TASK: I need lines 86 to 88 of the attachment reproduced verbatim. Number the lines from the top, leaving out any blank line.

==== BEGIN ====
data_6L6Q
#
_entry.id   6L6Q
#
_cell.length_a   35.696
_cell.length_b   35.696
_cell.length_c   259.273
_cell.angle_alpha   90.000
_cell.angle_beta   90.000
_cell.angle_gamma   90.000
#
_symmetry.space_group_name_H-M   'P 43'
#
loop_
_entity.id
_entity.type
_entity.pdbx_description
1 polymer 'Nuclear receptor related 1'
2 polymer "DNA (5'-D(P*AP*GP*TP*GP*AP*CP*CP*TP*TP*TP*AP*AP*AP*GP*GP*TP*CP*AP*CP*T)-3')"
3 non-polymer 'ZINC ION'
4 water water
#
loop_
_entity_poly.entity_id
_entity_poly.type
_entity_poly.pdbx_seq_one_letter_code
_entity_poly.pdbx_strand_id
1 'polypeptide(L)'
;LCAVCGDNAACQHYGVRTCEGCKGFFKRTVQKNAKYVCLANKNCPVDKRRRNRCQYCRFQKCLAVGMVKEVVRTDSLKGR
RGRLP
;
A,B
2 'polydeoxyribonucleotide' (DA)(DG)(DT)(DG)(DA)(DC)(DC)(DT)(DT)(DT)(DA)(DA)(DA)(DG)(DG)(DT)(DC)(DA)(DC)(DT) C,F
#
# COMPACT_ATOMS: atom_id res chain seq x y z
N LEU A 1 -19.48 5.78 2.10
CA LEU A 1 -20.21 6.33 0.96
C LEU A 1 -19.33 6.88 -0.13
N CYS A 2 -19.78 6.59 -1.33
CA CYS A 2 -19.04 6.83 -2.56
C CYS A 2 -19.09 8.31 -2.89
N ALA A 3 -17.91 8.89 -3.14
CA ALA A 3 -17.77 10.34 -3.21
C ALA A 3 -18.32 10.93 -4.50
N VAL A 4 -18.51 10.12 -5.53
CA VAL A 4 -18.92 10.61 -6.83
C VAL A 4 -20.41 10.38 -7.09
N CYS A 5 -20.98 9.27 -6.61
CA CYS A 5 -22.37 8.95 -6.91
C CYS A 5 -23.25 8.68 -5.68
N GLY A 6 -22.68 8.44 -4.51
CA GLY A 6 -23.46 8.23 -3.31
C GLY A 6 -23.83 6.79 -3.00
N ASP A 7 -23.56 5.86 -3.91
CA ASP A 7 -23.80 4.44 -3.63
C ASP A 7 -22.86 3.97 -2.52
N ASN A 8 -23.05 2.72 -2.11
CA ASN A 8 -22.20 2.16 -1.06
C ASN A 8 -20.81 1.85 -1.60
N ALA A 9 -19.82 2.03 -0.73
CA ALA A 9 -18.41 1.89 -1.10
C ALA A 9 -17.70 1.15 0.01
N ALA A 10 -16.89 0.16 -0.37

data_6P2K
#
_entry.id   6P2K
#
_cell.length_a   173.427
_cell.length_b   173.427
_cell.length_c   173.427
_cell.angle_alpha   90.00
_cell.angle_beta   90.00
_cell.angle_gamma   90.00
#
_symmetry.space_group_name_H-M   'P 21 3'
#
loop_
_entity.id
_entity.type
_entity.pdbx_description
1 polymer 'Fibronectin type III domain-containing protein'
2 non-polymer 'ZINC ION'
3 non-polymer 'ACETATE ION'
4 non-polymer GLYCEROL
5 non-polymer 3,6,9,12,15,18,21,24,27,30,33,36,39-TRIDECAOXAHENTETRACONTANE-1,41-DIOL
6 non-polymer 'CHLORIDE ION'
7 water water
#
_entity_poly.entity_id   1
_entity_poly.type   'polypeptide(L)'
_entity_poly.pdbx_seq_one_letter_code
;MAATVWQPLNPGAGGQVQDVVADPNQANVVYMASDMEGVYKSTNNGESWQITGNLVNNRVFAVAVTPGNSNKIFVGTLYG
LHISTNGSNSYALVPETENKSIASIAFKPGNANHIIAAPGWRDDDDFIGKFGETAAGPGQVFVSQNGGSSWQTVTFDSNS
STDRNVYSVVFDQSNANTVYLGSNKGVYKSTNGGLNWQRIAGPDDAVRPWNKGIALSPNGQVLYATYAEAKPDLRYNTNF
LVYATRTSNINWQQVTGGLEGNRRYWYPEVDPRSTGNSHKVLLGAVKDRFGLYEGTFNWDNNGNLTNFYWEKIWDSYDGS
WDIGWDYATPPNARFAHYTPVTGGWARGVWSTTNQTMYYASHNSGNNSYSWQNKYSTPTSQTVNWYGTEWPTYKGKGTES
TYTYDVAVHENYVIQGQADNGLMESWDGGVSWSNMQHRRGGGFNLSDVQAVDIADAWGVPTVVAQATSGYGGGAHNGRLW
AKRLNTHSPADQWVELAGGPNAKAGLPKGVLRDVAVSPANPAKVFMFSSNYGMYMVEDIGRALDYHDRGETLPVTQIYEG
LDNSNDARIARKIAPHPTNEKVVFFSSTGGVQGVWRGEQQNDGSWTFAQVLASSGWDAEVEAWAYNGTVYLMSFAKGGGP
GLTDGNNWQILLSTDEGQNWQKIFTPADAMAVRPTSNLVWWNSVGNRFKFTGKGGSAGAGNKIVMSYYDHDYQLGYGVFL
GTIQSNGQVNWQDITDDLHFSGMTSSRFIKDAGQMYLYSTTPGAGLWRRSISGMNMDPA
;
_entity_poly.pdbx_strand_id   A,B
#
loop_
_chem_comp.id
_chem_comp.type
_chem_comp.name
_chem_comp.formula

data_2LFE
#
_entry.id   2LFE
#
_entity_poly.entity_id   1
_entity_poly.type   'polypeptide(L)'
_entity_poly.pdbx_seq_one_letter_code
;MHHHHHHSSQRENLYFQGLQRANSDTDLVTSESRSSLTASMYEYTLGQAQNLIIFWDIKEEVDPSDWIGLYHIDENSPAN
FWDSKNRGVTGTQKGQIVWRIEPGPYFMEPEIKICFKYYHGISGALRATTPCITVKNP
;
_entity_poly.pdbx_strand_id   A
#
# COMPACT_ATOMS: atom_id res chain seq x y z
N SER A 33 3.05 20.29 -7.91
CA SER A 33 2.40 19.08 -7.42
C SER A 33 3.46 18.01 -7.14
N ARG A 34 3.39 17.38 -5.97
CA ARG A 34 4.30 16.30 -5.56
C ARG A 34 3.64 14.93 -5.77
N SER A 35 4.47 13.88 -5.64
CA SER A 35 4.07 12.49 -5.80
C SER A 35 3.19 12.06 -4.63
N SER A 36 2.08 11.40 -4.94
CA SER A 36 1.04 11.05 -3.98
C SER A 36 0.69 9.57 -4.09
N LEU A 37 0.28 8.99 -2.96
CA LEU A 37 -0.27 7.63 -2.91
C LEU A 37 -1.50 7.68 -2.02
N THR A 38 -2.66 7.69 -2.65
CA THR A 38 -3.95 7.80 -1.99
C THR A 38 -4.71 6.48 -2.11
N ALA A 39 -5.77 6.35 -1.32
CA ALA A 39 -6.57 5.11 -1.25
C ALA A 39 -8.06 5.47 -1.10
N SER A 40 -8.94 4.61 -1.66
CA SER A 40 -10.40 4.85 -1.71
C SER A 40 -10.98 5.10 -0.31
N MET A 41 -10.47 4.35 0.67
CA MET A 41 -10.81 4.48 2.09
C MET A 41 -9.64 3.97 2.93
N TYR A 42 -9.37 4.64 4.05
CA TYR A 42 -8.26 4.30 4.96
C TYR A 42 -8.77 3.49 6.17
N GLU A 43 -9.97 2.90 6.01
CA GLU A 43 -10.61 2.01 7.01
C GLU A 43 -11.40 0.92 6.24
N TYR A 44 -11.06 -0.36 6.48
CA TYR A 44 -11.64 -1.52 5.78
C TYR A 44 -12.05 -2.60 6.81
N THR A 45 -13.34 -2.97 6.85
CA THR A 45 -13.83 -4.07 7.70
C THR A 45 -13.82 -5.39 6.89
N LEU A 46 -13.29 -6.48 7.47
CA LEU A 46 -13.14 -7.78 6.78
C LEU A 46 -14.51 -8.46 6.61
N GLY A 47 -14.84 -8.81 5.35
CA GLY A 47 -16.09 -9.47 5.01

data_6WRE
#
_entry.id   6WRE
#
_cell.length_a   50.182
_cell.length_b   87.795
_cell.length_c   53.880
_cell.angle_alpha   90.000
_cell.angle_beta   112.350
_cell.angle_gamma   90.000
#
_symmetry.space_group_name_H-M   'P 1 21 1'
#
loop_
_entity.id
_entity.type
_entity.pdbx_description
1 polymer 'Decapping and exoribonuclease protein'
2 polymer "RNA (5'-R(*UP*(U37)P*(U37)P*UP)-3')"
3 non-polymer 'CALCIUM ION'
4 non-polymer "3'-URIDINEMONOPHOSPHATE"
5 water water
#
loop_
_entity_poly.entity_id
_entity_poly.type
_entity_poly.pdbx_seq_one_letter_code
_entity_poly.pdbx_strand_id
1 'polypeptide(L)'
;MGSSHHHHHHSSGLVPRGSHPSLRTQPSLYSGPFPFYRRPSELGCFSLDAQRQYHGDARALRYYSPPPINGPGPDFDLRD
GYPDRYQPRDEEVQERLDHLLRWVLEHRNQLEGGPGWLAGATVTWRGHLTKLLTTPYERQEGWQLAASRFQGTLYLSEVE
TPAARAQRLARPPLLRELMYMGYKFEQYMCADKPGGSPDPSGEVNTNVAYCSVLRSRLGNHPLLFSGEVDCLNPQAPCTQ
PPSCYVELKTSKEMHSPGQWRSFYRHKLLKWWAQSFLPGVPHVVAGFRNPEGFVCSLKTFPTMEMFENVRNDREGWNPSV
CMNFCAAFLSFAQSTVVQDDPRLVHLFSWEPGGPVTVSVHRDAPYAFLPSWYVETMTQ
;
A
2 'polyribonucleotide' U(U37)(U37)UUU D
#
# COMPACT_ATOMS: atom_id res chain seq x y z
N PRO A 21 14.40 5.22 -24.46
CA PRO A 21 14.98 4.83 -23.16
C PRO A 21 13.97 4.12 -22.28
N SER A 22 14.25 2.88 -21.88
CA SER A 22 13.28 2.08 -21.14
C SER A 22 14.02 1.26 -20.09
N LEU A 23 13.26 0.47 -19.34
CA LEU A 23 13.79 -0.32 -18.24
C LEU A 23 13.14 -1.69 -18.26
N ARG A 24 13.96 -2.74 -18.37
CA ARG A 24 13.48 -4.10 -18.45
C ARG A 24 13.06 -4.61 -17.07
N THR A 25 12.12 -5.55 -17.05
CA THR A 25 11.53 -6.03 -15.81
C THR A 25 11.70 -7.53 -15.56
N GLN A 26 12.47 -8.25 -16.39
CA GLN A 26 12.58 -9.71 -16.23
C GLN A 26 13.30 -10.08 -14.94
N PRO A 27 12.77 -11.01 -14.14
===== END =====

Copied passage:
6 non-polymer 'CHLORIDE ION'
7 water water
#